It is 1606 and the chief minister to the new English king, James I, commissions the most popular playwright of the day to write a play about the notorious Gunpowder Plot that sought to blow up the Parliament building while the king and his family were there. That playwright is William "Shagspeare" — one of several ways Shakespeare's name was spelled by his contemporaries. The English weren't big on consistent spelling at the time.
So begins Equivocation, now on stage at Redwood Curtain in Eureka. It is a comedy and a political whodunit, told in contemporary language (by a playwright who also wrote an episode of TV's political potboiler House of Cards) but set in the early 17th century: Shakespeare In Love meets All the President's Men.
Shakespeare's sleuthing begins with a motive unknown to Woodward and Bernstein, or even Sherlock Holmes: He's worried that the official version of events just won't make a good play. For instance, the gentlemen conspirators were supposed to have dug a tunnel. How could they? It needed supports and pumps to keep the river out. And what did they do with the dirt? "There will be 700 penny-a-place standees at every performance, all of whom make their living with their hands," Shakespeare says. "And if there's anything these groundlings will want to know about, it's the dirt."
But the bigger dramatic problem is that the plot was foiled, so the explosion didn't happen. What was good for the King is bad for Shakespeare, because the play has no ending.
The actors of the company are very funny as they grapple with these problems, as well as Shakespeare's latest confusing play about a crazy King Lear. ("If we could get through his comedies-don't-have-to-be-funny period," says Richard Burbage, the lead actor, "we can get through whatever this is.")
In search of theatrical reality, Shakespeare speaks with two of the alleged conspirators, and the play moves into the darkness of the time: political intrigue involving religion and the state, with the King's chief minister and spymaster, Robert Cecil, at its center. Shakespeare begins to wonder who profits from the Gunpowder Plot, and why.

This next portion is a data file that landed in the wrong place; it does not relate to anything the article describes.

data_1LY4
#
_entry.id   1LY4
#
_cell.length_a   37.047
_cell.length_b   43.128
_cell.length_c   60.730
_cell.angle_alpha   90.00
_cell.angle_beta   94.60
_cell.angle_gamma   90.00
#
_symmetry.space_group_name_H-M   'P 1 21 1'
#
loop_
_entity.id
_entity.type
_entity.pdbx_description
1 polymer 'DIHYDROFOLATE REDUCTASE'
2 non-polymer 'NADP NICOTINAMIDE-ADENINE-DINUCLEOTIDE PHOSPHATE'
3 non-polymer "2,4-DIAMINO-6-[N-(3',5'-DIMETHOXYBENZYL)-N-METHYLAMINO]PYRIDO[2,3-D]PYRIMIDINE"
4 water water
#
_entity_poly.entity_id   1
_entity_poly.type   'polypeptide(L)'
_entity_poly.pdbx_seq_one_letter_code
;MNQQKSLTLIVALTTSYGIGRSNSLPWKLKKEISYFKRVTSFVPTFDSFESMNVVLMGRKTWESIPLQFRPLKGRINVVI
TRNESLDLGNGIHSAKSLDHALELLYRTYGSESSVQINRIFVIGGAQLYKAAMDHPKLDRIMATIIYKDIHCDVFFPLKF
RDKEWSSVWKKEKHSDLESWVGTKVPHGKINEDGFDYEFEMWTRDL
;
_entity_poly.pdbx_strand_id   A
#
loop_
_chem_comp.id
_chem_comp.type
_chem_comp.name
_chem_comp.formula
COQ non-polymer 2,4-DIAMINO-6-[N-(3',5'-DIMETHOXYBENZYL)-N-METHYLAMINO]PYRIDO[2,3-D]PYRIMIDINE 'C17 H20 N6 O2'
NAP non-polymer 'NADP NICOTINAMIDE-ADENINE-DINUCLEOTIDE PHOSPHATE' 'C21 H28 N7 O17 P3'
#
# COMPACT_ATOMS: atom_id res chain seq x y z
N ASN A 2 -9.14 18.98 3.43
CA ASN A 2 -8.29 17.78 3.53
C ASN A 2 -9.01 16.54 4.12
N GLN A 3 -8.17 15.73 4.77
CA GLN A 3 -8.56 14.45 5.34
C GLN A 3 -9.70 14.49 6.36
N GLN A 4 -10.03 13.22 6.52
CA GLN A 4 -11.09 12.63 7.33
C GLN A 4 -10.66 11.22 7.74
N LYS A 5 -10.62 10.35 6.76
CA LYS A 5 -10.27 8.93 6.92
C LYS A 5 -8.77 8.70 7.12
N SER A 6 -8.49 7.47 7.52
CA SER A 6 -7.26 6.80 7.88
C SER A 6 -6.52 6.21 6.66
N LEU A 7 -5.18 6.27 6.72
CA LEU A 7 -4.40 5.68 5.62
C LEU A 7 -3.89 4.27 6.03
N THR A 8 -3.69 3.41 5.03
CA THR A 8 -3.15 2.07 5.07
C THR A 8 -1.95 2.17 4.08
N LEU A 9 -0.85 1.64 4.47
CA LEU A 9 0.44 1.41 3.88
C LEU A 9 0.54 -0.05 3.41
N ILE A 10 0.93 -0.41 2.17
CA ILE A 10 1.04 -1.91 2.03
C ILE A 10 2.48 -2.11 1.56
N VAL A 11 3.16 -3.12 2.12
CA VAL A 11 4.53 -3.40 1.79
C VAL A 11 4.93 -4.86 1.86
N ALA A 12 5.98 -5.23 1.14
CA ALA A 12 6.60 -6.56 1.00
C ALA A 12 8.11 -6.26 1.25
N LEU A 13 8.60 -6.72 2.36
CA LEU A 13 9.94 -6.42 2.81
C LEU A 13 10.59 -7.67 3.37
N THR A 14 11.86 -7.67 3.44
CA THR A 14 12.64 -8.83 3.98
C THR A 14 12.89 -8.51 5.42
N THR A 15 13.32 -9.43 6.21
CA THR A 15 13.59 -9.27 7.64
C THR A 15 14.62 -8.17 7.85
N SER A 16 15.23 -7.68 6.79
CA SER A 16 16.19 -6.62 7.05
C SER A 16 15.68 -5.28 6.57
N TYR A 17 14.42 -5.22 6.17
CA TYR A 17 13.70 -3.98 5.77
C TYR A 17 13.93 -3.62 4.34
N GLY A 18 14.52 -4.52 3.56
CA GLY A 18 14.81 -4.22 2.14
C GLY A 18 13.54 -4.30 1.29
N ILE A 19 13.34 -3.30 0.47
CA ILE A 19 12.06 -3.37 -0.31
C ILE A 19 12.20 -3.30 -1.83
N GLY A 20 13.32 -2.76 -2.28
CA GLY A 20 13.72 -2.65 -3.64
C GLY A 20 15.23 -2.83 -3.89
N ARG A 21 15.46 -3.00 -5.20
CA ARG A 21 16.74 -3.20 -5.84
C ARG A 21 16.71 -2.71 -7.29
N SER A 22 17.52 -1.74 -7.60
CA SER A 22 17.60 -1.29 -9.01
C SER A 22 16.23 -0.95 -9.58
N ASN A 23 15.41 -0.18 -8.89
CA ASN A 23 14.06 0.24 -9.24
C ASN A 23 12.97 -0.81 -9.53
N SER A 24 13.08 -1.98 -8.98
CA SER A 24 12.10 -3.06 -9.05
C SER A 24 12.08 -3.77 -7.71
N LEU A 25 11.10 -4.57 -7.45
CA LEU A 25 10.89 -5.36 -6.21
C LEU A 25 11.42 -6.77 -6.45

Equivocation is by Bill Cain, a Jesuit priest and writer who started a Shakespeare company in Boston. Another Jesuit (Henry Garnet) features prominently in the story, especially in regard to the concept of "equivocation" he championed: telling the truth, but indirectly. The moral questions raised by equivocation turn out to have significance for Shakespeare and his plays as well.
Eventually Shakespeare completes a play, though not exactly the one commissioned, and it is the occasion for more mesmerizing action, including a sword fight. Prior knowledge of Shakespeare and these times isn't required, but it adds to the appreciation.
Even more than usual for Redwood Curtain, the acting is excellent. This time the clarity and conviction of the acting are elevated as the actors meet the challenges of a witty, theatrical and multi-layered script. They respond with performances that rank among their best, at least in my experience.
David Hamilton plays Shakespeare through the moods of his journey, revealing his humanity. Gary Sommers as the lead player Burbage and others, especially the Jesuit Garnet, is precise and evocative. James Hitchcock navigates both the wily Robert Cecil and Nate, the most grounded of the players, with economy and force. As both Richard Sharpe (the youngest player) and King James, Cody Miranda has a startling moment playing a scene between the two. With his posture and his eyes, he conveys the cruelty hidden in the cocksure king.
The play also involves the central role of family, especially Shakespeare's relationship with his daughter, Judith, whose cynical skepticism is eventually transformed. Ambar Cuevas plays all those colors well, but her performance in the closing scene is exceptionally moving.
The other elements of this production are equally admirable: the elegant and spacious set by Ray Gutierrez, dramatic lighting by Michael Burkhart and pleasing costumes by Jenneveve Hood, among other important contributors. Director Catherine L. Brown knits all these elements together into a convincing and entertaining world.
Playgoers should be prepared for some enacted and mostly suggested violence, including torture. (It's no coincidence that this play was written during the second Bush administration.)
Equivocation is on stage at Redwood Curtain weekends through Sept. 27. 443-7688, www.redwoodcurtain.com.
On Thursday, Sept. 18, North Coast Repertory Theatre opens the 1991 comedy I Hate Hamlet (sensing a theme here?) by Paul Rudnick. 442-6278, www.ncrt.net.
Also opening Sept. 18 is Beneath the Soulskin at Dell'Arte, a work-in-progress written and performed by Dell'Arte graduate Robin Shaw and directed by Michael Fields. "It's about the breaking of familial ties to the past, standing at the precipice of choice and choosing to leap," Shaw said. The show runs one weekend: Sept. 18 to 20 at 8 p.m. in the Carlo Theatre. 668-5663, www.dellarte.com.